The coyote’s successful and stable emergence in the Southeast is also credited to their ability to adapt easily to new environments and the fact that they are opportunistic and vulture-like feeders, eating a diet of anything that comes their way from rodents to rabbits to animal carcasses, according to the state game department.
Coyotes are about the size of a border collie and are slim and rusty red or grey. If you hear a yapping howl in the night, that’s the coyote. They tend to like open land with some forest, according to Rourke, but they definitely like open land to hunt on because they hunt for animals like rabbits, possums and skunks.
“They tend to focus more on the smaller guys. But they’ll take advantage of anything they can. And they will eat fruits and vegetable matters,” Rourke says.
Bobcat The bobcat isn’t seen very often by people in the Blue Ridge Mountains because of its reclusive nature and fear of humans. Bobcats are the size of a beagle—weighing between 10 and 25 pounds—and have a bobbed tail, long legs and big ears. They have sideburns on their cheeks and their fur is a reddish-brown color with black spots and they have a white, spotted belly.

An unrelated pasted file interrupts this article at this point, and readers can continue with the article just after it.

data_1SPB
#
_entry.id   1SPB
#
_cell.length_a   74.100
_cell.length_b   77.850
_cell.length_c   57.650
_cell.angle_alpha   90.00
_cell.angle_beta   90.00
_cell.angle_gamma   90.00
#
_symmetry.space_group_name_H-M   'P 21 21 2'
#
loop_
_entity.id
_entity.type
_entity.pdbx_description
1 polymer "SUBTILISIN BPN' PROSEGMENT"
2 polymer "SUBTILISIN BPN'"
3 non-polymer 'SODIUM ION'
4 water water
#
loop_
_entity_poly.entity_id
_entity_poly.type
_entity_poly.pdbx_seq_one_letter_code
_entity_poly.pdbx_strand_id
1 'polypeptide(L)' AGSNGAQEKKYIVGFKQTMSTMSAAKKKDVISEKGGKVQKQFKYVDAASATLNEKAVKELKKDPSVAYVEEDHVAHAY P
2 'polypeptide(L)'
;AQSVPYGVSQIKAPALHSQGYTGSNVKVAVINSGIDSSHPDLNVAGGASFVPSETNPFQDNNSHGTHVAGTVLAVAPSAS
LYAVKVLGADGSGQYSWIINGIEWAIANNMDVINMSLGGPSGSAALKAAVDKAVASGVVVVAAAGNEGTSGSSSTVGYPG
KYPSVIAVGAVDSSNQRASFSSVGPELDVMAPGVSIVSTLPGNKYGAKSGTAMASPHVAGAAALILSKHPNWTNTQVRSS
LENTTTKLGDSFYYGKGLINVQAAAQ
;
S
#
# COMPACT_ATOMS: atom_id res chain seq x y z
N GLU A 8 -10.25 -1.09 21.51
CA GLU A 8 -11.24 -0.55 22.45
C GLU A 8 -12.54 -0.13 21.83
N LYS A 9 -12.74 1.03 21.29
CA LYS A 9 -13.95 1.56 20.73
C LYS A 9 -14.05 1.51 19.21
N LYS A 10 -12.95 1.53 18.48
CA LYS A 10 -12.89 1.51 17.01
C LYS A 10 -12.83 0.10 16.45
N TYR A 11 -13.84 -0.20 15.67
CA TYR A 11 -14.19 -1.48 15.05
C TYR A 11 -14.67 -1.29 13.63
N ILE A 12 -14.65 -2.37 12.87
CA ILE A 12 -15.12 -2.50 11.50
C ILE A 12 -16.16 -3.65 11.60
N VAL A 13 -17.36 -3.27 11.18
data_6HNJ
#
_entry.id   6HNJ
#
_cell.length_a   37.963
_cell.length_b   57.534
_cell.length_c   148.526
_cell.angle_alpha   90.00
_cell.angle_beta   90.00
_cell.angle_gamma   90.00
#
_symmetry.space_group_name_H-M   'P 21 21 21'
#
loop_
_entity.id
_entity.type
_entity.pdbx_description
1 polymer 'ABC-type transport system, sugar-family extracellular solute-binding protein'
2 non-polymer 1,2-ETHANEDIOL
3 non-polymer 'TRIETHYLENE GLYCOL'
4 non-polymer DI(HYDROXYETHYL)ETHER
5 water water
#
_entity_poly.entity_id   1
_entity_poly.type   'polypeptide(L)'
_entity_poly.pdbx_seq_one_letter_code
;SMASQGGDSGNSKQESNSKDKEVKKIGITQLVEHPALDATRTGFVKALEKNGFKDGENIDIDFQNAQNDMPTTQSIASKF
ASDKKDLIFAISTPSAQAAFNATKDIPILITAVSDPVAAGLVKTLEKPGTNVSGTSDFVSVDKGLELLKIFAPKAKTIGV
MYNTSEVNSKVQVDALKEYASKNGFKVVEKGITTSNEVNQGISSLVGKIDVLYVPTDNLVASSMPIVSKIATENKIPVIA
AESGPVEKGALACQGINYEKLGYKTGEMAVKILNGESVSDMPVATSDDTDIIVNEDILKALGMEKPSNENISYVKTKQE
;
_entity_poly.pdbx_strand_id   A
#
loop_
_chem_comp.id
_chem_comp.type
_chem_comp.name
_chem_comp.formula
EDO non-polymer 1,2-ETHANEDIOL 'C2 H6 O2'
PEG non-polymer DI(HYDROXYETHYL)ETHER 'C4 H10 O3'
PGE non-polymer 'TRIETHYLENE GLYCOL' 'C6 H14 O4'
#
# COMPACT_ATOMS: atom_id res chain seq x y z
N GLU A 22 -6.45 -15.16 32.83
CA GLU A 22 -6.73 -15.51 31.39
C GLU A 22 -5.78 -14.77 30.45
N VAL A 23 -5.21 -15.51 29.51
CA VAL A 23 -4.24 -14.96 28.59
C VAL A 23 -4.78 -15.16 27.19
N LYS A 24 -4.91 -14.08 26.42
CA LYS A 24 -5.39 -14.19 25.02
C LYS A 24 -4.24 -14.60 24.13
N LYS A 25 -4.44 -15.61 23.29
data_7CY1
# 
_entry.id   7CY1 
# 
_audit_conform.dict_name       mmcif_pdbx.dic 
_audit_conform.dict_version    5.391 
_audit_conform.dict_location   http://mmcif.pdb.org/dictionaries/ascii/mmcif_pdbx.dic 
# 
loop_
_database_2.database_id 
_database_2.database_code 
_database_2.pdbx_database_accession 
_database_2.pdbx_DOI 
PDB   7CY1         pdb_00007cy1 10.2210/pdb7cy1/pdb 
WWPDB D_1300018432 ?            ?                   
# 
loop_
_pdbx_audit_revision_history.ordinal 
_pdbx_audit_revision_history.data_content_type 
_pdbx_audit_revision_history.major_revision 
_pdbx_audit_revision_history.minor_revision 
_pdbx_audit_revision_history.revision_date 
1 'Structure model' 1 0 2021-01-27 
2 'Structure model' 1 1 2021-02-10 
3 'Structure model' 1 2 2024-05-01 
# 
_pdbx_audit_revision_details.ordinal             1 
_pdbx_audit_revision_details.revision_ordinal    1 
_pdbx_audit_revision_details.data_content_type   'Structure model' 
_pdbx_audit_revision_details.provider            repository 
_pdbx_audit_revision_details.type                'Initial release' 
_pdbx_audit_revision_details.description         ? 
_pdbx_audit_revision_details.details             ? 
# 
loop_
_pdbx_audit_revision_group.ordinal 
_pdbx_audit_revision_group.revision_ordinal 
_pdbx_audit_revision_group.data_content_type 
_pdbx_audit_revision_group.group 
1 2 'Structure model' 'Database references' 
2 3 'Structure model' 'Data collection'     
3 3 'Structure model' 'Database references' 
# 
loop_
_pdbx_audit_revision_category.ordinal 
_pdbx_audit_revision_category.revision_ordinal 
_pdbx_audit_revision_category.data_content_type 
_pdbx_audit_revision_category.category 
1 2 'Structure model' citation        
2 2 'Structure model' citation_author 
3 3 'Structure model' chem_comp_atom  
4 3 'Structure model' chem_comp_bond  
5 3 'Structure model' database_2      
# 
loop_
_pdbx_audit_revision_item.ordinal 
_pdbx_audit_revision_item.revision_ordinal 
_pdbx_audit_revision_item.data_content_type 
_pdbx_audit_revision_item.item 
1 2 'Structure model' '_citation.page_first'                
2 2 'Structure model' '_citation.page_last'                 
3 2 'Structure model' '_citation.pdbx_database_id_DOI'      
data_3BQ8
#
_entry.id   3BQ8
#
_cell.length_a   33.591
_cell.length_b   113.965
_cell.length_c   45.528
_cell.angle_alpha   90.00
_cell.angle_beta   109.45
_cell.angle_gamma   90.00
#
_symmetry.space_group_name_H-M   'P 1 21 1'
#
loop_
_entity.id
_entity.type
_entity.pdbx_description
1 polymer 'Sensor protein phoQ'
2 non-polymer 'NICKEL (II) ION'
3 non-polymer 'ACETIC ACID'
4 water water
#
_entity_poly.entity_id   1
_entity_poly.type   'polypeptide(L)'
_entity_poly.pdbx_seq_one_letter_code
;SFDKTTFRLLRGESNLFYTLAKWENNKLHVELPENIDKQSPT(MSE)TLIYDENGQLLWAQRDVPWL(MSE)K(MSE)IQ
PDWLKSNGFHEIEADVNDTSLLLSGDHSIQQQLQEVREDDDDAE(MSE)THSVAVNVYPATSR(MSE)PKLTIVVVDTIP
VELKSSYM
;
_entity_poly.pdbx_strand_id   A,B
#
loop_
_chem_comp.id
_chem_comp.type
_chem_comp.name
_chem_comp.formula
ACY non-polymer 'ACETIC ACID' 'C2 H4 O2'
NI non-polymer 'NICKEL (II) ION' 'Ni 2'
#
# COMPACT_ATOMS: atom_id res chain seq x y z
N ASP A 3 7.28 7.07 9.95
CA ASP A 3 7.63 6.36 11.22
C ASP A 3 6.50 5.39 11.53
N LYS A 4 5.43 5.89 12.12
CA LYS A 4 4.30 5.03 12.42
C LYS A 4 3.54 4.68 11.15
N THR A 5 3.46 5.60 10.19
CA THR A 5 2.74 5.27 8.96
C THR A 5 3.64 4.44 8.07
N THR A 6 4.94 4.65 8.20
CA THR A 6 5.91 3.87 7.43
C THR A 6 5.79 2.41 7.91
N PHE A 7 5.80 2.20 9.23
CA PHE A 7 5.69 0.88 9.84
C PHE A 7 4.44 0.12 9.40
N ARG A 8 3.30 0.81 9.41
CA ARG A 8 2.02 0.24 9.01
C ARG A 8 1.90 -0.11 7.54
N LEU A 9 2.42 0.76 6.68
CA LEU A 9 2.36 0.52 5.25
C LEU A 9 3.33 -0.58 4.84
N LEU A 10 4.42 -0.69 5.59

Despite their shyness, bobcats have big attitudes, as is the case with most cats. Rourke says they are feisty and the clinic’s crew usually has to anesthetize them when bringing them into the center. They hunt small animals, such as rodents, and will eat crippled deer during hunting season. Most hikers don’t realize bobcats are out lurking in the woods, because they are skittish and don’t want to be near people. If you come across a bobcat, it will most likely take off and hide, Rourke says.
Mountain Lion A larger, more feared wild cat, the mountain lion is presumed to be roaming the Blue Ridge range, but state and federal agencies have been reluctant to confirm their presence officially.
“I personally think there is plenty of room for them to be out there,” Rourke says. “I’ve never seen one at the center. A few people have seen footprints or heard them from their porch. It’s unclear whether mountain lions are an actual wild population or ones that had been kept as pets by someone and then released.”
For now, the mountain lion remains heresay until land managers officially recognize it as a naturalized species.